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Walking back to Happiness


Benefits from walking

When it comes to health, following the paths that we evolved with allows our bodies and minds to function in ways they were designed to function. As such, our most natural movement and circulation are fundamental to how well we can feel; not just fit, but energised, motivated, alive and joyous.

Here at My Nutri Profile, our aim is always to address the underlying causes of health conditions and a sedentary lifestyle is known to be one of most detrimental lifestyle factors to all aspects of health.

Exercise is fundamental for our immune systems, regulation of cholesterol, blood pressure, heart function, mental function, management of stress hormones etc. The “etc” here really does mean everything that your body does and its regulation of all functions. It is constantly trying to get you back to a resting state where everything is within “normal” parameters, like blood pressure, blood sugar levels, the pH (slightly alkaline) of your blood. It is when it finds difficulty reaching this point of homeostasis (staying the same) that the real problems occur and when symptoms begin to show; for instance, an inability to cope with stress often shows up in symptoms like irritability, insomnia, energy slumps, loss of concentration and depression. You can see here that the body is struggling to get back to a balanced functioning state. It will also be using up lots of nutrients and may be damaged by elevated levels of stress hormones.

Healthy exercise can help the body cope with the stresses of life. Physiologically, your body still believes that you are that hunter-gatherer type and so responds with the “fight-or-flight” mechanism; this primes you to be ready to either run away or stand and fight an opponent or predator. You can probably feel these things happening; blood pressure rises to pump nutrients and energy to muscles that tense, pupils dilate to see better, blood thickens to heal wounds more quickly, circulation is diverted away from the digestion and skin (not considered vital in this circumstance) and sugar is released from stores in the liver to the blood for energy. If we have the stress without the physical exertion the body expects in this circumstance, all the sugar, energy and hormones do not have the natural conclusion of being used up. Instead, the body has to use up more nutrients and energy bringing down these levels to its resting state. This can become more and more difficult the more the stress continues and symptoms can arise.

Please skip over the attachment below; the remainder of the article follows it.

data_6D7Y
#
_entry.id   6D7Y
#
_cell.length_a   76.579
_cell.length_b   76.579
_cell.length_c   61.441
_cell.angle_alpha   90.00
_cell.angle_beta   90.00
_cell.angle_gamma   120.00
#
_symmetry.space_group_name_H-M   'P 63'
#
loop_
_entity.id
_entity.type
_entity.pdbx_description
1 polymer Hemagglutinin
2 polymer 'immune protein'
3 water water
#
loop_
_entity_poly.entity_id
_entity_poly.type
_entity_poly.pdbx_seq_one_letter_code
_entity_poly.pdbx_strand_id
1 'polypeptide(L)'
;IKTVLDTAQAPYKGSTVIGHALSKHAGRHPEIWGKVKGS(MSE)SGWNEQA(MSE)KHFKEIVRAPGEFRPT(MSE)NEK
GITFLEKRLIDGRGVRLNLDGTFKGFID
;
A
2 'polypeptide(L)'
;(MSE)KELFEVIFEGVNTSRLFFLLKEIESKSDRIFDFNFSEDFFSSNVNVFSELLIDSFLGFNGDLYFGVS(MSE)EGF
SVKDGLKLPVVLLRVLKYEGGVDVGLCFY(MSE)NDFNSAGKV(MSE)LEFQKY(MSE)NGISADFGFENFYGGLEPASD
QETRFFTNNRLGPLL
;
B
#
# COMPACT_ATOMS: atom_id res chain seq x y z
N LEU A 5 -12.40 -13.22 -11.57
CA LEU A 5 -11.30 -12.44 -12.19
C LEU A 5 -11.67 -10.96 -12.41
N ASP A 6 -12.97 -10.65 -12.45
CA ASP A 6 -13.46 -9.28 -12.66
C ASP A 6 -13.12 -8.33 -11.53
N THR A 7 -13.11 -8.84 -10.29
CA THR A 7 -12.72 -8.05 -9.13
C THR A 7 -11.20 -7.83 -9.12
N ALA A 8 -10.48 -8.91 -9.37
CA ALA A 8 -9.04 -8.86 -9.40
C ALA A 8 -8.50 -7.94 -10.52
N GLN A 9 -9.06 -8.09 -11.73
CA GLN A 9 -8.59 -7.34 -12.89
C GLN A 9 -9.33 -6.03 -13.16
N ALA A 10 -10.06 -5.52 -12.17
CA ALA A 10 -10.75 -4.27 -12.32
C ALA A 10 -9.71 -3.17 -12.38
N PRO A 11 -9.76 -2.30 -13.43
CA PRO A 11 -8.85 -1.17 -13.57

All this occurs as adrenaline is raised, the very substance that people get a taste for when they exercise intensely and regularly. The modern gym mentality where people live very sedentary lives and then suddenly shock the adrenal glands into action is not how we are designed to live. Getting back to how and when the body wants to move naturally can help your body to cope with stress effectively and have further reaching consequences.

Walking is the best way to improve lower body, reproductive and digestive circulation; in fact, any activity that moves the whole body around is beneficial, although cycling can restrict the pelvic area. Physiologically we are designed to walk to get the whole circulation moving and it should be regular, in short doses throughout the day. The lymphatic system does not have a pump like a bloodstream and the heart, and relies on your movement, which is, therefore, an important part of supporting your immune system. The naturopath Marion Kirkham1 states “It is the avoidance of being sedentary which is vital; so those who sit at their desks, then lie on their sofa and then go to the gym several times a week are not helping their circulation. This is inconsistent and unnatural.”

The US Surgeon General has recently recommended 10,000 steps per day, but although this is known to be an arbitrary number that a Japanese pedometer company picked to sell product in the 1960s, it is still widely recognised that a minimum of 2 miles a day will keep your circulatory system in working order and 3-4 is optimal where possible. If a person has trouble walking, passively helping the circulation can be difficult, but there are good machines available that can move the legs and stimulate the circulation whilst sitting or lying.